I cited Daisey's report in a column two weeks ago about Apple's China problems, though I also noted that Apple was quietly questioning some of Daisey's most dramatic assertions, including the presence of underage workers at a Foxconn final-assembly plant.

In a blog post, Glass says the fabrications included some of those assertions:

POSTED: Friday, March 2, 2012, 12:16 PM

Credit unions added more than 1.3 million customers last year, more than twice as many as in 2010, according to this story in the Los Angeles Times.  That brings the number of credit union members to a record 91.8 million, the National Credit Union Administration says.

This chart from MyBankTracker.com may help explain why:

Type of Fee Top 10
Banks
(Avg.)
Top 10
Credit
Unions
(Avg.)

Non-interest checking monthly fee $9.93 $6.50

Minimum balance to avoid monthly fee $1,626.67 $500.00

ATM withdrawal (out-of-network) $2.20 $0.83

Overdraft item $33.70 $23.40

Returned item $33.70 $23.40

Stop payment $31.90 $19.20

Incoming wire transfer - domestic $14.70 $1.30

Incoming wire transfer - foreign $17.50 $1.30

Outgoing wire transfer - domestic $26.40 $17.25

Outgoing wire transfer - foreign $45.50 $26.95

POSTED: Thursday, March 1, 2012, 7:39 PM

AT&T Mobility has now clarified which customers are subject to the wireless-data throttling I described last week, though it still isn't explaining exactly what happens to them, or give a good reason why - other than that they have the temerity to think that "unlimited data" means what it says.

The bottom line: If you use less than 3 gigabytes of data per month on your iPhone or a similar device, or less than 5 gigabytes on an Android that runs on the speedier LTE network, there are no limits on your unlimited data.

But go past those limits, and you'll be throttled until the start of your next billing cycle.

POSTED: Thursday, March 1, 2012, 3:35 PM
Xfinity is the new name and logo for Comcast's TV, Internet and phone services. The company announced today that the new name will be premiered next week.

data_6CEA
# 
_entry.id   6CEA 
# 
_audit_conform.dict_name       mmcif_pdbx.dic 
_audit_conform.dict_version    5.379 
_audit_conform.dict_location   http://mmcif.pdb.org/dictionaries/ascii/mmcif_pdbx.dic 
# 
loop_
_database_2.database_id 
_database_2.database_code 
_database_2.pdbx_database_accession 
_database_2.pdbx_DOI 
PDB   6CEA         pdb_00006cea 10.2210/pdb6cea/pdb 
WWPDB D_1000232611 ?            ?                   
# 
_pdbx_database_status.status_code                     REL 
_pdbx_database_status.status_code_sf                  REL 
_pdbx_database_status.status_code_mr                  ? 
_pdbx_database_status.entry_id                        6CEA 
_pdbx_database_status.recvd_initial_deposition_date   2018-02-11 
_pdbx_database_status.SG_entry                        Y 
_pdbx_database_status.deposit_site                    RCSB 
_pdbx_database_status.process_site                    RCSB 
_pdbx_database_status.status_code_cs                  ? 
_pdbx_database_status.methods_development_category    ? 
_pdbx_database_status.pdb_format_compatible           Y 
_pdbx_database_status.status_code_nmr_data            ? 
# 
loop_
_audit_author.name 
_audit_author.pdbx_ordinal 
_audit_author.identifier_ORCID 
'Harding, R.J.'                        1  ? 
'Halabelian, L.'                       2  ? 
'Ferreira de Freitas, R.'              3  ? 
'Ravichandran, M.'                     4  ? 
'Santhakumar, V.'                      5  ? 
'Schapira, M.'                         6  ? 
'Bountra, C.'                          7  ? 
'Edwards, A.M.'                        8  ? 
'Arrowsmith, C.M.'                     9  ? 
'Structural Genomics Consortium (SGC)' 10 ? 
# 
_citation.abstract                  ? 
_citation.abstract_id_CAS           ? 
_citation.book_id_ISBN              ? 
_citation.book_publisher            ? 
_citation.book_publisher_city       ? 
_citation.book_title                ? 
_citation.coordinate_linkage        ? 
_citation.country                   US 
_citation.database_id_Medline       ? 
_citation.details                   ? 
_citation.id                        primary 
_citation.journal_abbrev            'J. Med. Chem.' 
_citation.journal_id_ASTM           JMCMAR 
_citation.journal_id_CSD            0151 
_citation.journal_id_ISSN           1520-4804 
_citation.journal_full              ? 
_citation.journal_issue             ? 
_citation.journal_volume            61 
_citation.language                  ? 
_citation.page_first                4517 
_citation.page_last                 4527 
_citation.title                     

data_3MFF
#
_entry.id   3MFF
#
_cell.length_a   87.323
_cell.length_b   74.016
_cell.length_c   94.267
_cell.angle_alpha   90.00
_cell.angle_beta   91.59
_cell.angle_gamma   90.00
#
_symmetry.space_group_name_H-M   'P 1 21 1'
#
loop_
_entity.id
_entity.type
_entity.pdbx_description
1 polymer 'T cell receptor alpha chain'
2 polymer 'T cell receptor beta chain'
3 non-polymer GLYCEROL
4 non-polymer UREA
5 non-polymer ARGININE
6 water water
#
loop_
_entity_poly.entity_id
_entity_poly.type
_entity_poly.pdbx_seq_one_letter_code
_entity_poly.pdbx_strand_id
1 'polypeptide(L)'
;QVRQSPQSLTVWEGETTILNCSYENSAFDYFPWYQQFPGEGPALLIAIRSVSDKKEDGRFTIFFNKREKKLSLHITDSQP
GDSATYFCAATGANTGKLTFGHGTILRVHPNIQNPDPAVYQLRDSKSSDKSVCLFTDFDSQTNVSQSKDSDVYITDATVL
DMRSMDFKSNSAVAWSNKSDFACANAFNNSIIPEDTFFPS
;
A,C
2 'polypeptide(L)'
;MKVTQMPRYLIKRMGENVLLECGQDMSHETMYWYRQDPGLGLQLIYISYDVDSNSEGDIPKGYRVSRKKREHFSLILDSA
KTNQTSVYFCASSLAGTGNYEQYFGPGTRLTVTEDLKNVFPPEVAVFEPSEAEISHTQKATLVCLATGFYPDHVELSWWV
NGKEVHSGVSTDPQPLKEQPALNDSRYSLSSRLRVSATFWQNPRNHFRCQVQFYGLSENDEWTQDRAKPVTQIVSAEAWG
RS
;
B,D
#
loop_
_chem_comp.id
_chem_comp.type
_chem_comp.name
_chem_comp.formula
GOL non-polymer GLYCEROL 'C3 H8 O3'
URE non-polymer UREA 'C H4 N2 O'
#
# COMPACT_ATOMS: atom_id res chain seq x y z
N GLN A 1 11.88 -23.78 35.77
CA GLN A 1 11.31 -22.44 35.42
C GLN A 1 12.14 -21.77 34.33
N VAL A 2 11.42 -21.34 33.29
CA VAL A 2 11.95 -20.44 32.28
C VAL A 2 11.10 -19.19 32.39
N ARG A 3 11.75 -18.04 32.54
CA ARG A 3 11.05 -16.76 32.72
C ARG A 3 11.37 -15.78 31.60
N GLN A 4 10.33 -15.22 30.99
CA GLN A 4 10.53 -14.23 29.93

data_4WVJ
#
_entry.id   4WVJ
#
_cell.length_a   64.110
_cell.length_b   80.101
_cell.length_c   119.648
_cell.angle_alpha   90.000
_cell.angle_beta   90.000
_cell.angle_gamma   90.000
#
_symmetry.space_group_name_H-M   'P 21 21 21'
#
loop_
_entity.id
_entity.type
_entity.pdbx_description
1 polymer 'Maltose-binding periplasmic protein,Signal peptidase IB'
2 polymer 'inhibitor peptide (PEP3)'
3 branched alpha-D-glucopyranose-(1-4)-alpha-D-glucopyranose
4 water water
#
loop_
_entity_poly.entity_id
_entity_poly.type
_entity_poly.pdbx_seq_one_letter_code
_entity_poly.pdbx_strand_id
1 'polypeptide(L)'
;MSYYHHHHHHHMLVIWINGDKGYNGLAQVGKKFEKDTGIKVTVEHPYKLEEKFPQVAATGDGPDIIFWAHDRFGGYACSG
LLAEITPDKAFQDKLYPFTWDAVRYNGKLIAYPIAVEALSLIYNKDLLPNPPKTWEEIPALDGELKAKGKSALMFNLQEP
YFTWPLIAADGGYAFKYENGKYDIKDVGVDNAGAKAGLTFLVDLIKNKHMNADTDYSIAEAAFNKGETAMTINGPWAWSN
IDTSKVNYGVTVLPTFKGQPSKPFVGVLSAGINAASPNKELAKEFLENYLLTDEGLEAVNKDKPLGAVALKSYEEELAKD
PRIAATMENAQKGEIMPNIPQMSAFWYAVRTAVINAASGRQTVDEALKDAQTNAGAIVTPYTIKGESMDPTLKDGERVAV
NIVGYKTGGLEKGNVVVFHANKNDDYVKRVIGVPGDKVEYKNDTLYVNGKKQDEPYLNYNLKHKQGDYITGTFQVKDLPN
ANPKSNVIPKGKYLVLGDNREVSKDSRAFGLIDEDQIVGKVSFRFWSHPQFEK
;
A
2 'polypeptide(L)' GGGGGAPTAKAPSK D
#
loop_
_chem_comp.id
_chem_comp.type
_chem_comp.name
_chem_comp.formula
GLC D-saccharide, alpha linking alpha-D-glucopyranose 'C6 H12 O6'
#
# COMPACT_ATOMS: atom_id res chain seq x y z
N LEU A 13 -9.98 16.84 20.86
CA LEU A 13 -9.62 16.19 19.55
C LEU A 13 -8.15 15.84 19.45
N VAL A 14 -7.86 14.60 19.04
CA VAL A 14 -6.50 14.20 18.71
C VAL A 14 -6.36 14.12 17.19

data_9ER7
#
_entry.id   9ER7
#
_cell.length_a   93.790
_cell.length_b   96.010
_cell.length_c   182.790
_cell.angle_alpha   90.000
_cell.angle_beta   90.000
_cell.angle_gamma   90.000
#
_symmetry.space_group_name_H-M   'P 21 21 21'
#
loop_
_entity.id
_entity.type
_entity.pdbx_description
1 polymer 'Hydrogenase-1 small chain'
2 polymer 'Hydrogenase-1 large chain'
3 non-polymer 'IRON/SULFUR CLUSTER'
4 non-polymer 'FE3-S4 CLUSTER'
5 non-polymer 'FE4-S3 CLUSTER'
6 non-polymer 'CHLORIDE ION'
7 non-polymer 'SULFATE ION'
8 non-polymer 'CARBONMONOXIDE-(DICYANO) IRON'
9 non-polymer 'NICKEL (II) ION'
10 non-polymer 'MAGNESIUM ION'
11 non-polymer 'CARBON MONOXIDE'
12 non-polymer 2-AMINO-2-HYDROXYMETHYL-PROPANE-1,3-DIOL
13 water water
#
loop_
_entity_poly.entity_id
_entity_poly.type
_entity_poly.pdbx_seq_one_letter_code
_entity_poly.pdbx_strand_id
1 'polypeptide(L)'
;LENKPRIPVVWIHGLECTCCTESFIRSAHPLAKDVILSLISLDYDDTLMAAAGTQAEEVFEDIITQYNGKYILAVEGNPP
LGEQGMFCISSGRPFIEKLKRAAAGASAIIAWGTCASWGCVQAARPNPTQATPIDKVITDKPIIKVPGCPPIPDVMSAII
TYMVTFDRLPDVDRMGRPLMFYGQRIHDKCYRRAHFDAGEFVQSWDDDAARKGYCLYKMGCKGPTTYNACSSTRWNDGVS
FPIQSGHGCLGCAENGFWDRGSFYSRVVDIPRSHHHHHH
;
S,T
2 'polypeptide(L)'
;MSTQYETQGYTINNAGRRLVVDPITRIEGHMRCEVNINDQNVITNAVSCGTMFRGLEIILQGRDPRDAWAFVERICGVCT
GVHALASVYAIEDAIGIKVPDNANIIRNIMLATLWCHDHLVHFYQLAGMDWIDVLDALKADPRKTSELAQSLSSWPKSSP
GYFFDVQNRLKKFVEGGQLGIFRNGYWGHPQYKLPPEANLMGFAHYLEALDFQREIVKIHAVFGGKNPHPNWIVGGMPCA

In today's Tech Life column about broadband data caps, I told the story of Andre Vrignaud, a Seattle gaming consultant who says he was suspended for a year by Comcast because he twice surpassed the company's 250-gigabyte-per-month "excessive use" cap.

Comcast, which imposed the cap in 2009, is hardly alone. Five of the seven largest broadband providers now impose some sort of cap, and a sixth, Time Warner Cable, is experimenting with one. Only Verizon has refrained so far - and, as I reported, it's not making any hard promises.

That's a shame, because Verizon could be singing its technological advantages from the rooftops. "We don’t see the congestion that the cable companies are seeing," John Schommer, Verizon's director of broadband security and cloud services, told me. "We have a network that can handle a substantially higher volume of traffic." And Schommer can rattle off the tech specs to back that up: a network that can deliver 2.4 gigabits downstream shared among 32 customers, versus a good cable system's 320 megabits per second that he says may be shared, in a good case, among 200 customers.

About this blog

Jeff Gelles, who writes the Inquirer's weekly Consumer 14.0 and Tech Life columns, takes a broad look at the marketplace of goods, services, and ideas.

Reach Jeff at jgelles@phillynews.com.

Jeff Gelles Inquirer Business Columnist